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How to make exercise a habit

April 01, 2014 15:10 IST

How to make exercise a habit

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Shameem Akhtar

And get that sexy beach body you always wanted

These days many corporates are making exercise 'compulsory' for their workers. A gym is set up. Yoga and meditation classes are organised.

A certain entertainment allowance is given with the fond hope that some of it is spent on health-boosting activities.

Alongside, corporates organise events such as inhouse sports competitions.

Behind the altruism, there is the fervent hope that the workers remain healthy and therefore regular at work.

Does all this attention converge into assured health for the employee?

What of homemakers who feel that, since the 'burden' of household chores is upon their heads, their leisure activities must essentially be non-exerting ones?

If all of us are working so hard at health, how come it does not translate itself into beach bodies and reduced medical bills?

Shameem Akthar, yogacharya trained with the Sivananda Yoga Vedanta Center, gives you tips on how to score high on the exercise charts by becoming more regular at it.

Here, then, is how you can tote up interesting points on health and vitality....

 


Photographs: Sahil Salvi

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Daily does it

In a seven-day week, give yourself allowance for just one day off exercise. Already this means there is no psychological reason to skip it.

What happens with weekend exercise warriors, or those with a three-day-is-okay routine is that they will, if they are still new to the idea of exercise and the discipline that goes with it, bunch up all their "exerecise-off" days at one go.

Then, to come back to the routine becomes even more physically challenging. This is enough to put off the best. If you take just one day off, then you create a good "addiction" to exercise, and the high that comes from it, that even missing that one day will be terrible, and give you the sort of withdrawal symptoms that drag you back to the work-out.


Photographs: Lululemon athletica/Creative Commons
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Never choose for health reasons

Never choose a form of exercise for purely health reasons. This may sound very very surprising. But it is sound in the long run.

To choose an exercise for only health reasons (my blood pressure is high, my thyroid is messed up, I have insomnia) will mean your emotional association with exercise is already very negative.

You see it as a bitter pill that has to be and must be popped! Is it surprising that once you control your problem -- if you last till then -- you are most likely to stop exercising?!

Instead, choose an activity that is fun and to which you can look forward to. Initially it is also good to choose activities where there is a strong social network and group support.

Some activities like this are dancing, cycling (groups which have targets), games, swimming.

To choose an activity that is mind-numbing -- like treadmill running -- can pall after a while if you are not maniac about such stuff.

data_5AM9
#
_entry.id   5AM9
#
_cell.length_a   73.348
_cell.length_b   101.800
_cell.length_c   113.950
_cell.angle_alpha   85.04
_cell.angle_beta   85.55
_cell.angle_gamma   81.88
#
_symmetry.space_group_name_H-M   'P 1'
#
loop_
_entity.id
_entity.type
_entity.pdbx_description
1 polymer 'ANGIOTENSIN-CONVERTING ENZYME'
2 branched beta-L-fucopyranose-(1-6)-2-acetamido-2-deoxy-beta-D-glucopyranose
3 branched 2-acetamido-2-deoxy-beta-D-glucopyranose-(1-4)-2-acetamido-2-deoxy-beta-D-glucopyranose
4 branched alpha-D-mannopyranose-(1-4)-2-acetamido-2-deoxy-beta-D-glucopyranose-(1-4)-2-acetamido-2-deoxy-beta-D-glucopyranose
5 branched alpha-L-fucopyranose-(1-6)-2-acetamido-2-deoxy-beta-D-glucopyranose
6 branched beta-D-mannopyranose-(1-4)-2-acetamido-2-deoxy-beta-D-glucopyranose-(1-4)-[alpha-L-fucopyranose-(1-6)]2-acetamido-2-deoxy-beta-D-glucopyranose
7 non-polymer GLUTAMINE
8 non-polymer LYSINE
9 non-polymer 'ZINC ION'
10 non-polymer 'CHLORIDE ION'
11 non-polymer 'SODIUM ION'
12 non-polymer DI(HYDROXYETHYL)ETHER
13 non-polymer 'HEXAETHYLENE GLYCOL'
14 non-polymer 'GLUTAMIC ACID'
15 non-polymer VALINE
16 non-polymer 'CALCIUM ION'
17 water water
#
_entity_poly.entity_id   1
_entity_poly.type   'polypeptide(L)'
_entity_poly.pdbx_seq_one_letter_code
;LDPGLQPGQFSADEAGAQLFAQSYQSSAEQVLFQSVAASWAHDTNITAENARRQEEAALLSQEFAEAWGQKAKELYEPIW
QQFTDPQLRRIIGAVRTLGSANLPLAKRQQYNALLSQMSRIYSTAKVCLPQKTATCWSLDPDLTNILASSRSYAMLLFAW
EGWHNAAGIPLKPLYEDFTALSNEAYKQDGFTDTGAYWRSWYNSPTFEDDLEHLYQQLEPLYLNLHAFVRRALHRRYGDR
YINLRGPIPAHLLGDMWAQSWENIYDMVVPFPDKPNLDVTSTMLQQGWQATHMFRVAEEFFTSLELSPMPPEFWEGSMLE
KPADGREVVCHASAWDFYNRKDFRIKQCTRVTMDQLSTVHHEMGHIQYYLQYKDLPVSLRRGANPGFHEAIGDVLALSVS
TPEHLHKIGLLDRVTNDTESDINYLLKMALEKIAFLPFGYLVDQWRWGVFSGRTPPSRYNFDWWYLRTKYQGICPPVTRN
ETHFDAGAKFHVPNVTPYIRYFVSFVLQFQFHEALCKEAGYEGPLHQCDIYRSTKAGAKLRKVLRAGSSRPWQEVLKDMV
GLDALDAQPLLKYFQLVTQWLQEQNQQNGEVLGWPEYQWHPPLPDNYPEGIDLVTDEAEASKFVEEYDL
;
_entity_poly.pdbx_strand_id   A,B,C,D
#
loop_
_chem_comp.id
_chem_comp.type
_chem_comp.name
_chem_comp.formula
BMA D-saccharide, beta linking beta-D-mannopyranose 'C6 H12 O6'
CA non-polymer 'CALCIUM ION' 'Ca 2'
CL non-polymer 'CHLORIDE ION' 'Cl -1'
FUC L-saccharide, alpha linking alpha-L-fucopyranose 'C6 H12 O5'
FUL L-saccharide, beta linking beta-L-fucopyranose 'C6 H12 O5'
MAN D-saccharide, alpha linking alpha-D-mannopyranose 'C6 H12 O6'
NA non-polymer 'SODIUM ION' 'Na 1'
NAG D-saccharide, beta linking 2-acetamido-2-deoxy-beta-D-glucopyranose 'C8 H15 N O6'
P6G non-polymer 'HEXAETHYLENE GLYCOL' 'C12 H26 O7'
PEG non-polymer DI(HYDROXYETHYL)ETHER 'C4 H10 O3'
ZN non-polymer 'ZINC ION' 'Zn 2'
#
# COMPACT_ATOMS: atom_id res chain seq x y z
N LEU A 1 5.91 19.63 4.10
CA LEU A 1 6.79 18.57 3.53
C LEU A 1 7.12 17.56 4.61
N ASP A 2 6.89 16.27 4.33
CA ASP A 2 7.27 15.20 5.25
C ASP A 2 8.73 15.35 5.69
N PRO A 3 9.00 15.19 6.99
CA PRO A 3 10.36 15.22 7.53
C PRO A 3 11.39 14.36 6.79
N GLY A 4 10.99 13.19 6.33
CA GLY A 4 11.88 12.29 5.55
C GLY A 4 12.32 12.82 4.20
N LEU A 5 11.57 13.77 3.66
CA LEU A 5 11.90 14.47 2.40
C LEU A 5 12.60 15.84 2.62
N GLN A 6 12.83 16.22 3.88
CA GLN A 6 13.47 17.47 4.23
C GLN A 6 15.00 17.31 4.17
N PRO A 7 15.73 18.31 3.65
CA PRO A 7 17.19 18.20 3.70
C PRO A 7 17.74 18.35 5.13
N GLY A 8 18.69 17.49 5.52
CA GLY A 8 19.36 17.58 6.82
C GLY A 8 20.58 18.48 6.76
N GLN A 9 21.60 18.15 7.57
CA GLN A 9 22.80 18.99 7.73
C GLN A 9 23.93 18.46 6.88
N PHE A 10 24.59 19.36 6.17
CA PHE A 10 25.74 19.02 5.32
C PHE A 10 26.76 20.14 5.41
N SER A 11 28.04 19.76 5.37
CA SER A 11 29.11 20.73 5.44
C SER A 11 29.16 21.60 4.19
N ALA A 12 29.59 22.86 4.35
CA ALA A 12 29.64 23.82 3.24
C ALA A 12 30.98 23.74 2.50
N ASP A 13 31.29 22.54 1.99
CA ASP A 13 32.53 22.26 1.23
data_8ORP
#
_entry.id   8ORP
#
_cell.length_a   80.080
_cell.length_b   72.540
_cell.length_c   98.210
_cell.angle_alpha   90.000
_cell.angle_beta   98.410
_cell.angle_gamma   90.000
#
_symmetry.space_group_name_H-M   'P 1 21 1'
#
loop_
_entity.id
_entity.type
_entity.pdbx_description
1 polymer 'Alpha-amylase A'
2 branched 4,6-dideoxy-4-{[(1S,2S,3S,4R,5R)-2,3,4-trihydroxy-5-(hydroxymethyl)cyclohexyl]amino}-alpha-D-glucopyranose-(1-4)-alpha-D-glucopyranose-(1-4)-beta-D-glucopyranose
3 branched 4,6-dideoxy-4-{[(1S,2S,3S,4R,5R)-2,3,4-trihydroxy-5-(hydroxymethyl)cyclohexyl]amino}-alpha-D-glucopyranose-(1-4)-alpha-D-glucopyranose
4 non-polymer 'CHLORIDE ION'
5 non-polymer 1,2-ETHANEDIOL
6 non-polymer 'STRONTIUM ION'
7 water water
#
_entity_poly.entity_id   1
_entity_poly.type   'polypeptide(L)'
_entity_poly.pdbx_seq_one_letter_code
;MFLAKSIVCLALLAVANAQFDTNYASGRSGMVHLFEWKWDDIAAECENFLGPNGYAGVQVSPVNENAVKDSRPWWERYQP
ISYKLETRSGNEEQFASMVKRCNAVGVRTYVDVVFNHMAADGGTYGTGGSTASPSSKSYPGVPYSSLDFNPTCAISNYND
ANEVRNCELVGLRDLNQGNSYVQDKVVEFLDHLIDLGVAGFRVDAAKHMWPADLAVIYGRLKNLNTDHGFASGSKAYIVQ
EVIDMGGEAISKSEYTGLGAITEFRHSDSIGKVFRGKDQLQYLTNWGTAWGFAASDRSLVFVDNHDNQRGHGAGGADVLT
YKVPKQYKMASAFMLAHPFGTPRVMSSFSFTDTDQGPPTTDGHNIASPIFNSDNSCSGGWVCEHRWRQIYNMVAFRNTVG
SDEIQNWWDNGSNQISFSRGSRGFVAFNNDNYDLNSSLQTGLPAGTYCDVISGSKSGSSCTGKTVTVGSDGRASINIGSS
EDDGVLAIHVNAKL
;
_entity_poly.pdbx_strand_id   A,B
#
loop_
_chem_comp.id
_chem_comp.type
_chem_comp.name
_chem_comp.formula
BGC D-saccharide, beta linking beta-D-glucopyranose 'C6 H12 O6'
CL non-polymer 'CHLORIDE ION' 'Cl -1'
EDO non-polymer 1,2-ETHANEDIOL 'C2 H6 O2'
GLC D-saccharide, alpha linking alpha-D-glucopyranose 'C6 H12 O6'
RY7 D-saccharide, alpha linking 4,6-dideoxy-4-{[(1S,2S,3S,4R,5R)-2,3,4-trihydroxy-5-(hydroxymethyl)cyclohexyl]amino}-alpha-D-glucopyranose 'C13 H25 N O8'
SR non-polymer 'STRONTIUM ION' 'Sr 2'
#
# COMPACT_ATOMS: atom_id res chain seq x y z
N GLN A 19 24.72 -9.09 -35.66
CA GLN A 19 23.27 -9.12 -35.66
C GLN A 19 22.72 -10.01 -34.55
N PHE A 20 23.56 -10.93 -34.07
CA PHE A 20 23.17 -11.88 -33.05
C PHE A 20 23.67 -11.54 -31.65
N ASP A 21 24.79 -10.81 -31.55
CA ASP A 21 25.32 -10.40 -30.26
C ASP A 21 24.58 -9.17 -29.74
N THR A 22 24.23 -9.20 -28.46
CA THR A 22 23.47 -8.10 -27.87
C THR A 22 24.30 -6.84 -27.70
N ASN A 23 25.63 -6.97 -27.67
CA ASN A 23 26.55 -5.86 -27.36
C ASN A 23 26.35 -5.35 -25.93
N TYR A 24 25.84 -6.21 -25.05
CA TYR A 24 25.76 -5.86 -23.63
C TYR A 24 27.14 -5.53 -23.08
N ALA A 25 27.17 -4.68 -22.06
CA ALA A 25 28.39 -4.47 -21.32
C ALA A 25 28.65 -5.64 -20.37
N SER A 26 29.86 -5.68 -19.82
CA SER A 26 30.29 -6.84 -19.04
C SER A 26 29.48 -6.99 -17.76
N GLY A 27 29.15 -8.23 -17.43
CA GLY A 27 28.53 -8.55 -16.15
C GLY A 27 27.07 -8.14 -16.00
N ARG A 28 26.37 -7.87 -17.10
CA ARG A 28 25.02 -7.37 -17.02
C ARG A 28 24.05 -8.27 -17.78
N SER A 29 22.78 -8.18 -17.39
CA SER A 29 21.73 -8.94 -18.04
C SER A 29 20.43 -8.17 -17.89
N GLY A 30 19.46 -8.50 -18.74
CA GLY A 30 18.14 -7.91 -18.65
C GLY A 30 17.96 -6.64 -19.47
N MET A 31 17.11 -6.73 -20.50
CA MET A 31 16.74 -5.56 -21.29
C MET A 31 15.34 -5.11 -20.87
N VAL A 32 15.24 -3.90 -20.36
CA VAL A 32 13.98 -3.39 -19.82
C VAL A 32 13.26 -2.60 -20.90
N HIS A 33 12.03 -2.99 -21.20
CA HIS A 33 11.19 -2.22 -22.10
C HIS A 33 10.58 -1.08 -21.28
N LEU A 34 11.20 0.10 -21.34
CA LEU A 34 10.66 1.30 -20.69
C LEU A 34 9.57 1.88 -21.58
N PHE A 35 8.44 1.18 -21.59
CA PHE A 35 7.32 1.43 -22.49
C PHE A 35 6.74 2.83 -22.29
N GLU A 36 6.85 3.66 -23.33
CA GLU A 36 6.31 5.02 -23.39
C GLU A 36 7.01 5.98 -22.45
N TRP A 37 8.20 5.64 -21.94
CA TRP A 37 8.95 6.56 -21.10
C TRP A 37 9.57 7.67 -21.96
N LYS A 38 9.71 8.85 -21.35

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Include meditation

For exercise to be impactful, it has to be focused. A good game of tennis is possibly more challenging to the whole body-mind complex than gymming.

This is because the mind has to focus on the game, the co-ordination between limbs, the ball and the whole team. This sort of activity, even where the mind is moving, but over a specific path, is actually meditative.

If you are gossiping and doing brisk walking, it will definitely be less impactful than if you did the same thing by focusing on co-ordinating your steps with your breath.

Bringing this type of focused exercise, though initially very tough, is what will hold your exercise in place.

The powerful side-effect of this is that anything else new you learn, including a language, will suddenly appear easy simply because alongside your body you are actually training your mind.

And for exercise to last, it has be first mind-training at its best.


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Rope in a partner

An ideal way to do this is to rope in someone you trust (a friend, colleague, good acquaintance, spouse, family member) to exercise along with.

In this way, usually if one falters the other will be up to prod and push ahead. Make sure however that the partner is equally motivated.

Otherwise it will have just the reverse effect.

Sometimes a lame partner will keep making excuses or find it okay to skip practice. Move away from this situation as soon as you intuit, however close you are to the person.


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Do not keep experimenting

Most of hardcore health enthusiasts have a passionate involvement around one hobby-exercise. Their other health activities will revolve around it.

It is usually beginners and newbies to exercise who will keep on moving into different classes, or different forms of exercise. What happens with this sort of loose shift is that you will never reach the depth of muscular co-ordination and tone that only comes when you push your limit in a type of activity.

For instance, if you learn to dance, you first level would be in just learning to co-ordinate and revivify rusty muscles.

The next level, which you may miss if you shift into another form of activity, is when you can up your challenge in a few moves that have been by now cleaned up and become neater.

So each stage of a particular activity can keep on pushing your limit and challenge muscles groups more. It also calls for sophisticated involvement and this aspect of the exercise is when you will be nicely "addicted" to it enough, not to have to read columns like this, to power your discipline!


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